312 F2d 837 Bemis Bro Bag Company v. Continental Can Company

312 F.2d 837


Patent Appeal No. 6912.

United States Court of Customs and Patent Appeals.

February 13, 1963.

John D. Pope III, St. Louis, Mo. (J. Harold Kilcoyne, Washington, D. C., Koenig, Pope, Senniger & Powers, St. Louis, Mo., of counsel), for appellant.

William A. Dittmann, Chicago, Ill., for appellee.

Before WORLEY, Chief Judge, and RICH, MARTIN, SMITH and ALMOND, Judges.

MARTIN, Judge.

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Appellant, Bemis Bro. Bag Company, appeals from a decision of the Patent Office Trademark Trial and Appeal Board dismissing its opposition to an application by appellee, Continental Can Company, Inc., for registration of DUOTITE for bags composed principally of laminated paper, plastic film and/or metal foil. Use of the mark by appellee on the designated goods since 1956 is alleged.


Appellant is the registrant of DUOTEX for fabric bags made either of fabric alone or a combination of fabric and paper.1


The record shows appellant's use of DUOTEX has been on a textile bag that has either a paper or other barrier attached to the textile by means of a colorless adhesive and that all the bags sold by appellant with the DUOTEX trademark are fabric laminated bags. In the last ten years appellant has used DUOTEX in connection with a minimum of twenty million bags.


The board found appellant's registrations sufficient to establish appellant's ownership of and prior rights in the mark DUOTEX per se. It further found that the different types of bags "marketed under the marks DUOTITE and DUOTEX are products which can be produced by a single manufacturer." It also found that appellant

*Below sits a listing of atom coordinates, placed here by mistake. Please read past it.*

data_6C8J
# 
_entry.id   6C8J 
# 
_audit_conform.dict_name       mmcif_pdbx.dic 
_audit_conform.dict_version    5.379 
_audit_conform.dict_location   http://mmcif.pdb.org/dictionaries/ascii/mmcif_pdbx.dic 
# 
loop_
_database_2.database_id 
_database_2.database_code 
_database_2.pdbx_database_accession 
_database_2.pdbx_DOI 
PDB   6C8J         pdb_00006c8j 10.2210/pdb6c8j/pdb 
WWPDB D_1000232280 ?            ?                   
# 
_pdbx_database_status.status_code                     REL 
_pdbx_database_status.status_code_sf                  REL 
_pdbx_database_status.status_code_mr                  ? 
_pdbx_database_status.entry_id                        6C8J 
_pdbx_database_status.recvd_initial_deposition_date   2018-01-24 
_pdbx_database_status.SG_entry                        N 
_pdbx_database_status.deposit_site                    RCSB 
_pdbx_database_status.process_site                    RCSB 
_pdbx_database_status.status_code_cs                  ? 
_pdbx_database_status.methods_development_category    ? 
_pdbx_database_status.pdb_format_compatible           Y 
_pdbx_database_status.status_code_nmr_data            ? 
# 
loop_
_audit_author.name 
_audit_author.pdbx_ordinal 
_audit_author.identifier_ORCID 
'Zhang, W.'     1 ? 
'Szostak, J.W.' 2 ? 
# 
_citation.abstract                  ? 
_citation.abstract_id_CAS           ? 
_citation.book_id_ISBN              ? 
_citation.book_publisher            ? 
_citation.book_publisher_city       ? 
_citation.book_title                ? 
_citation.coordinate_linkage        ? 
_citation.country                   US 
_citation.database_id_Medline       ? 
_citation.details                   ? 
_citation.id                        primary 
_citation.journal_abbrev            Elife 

"* * * has continuously advertised its `DUOTEX' bags in trade publications, by direct mailing of descriptive literature, by exhibits at trade shows, and by personal solicitation by its staff of salesmen."


The board considered the question of likelihood of confusion to turn on whether DUOTITE so resembles DUOTEX that purchasers are likely to attribute the bags sold under said mark to opposer.


In dismissing the opposition, the board stated:

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"The marks `DUOTITE' and `DUOTEX' are alike primarily in that each comprises the term `DUO' as the prefix. `DUO' is defined in Webster's New International Dictionary, Second Edition, (1947), as a combining form meaning two. In view thereof and since the bags in connection with which the parties use these marks are two-ply or two layer bags, it is apparent that the term `DUO' has and would have to purchasers a highly suggestive significance as applied to the bags of the parties. Considering therefore the nature of the term `DUO' and the differences between the suffix portions, `TITE' and `TEX', it is concluded that the marks `DUOTITE' and `DUOTEX', when considered in their entireties, are sufficiently different to obviate any likelihood of confusion in trade as to source."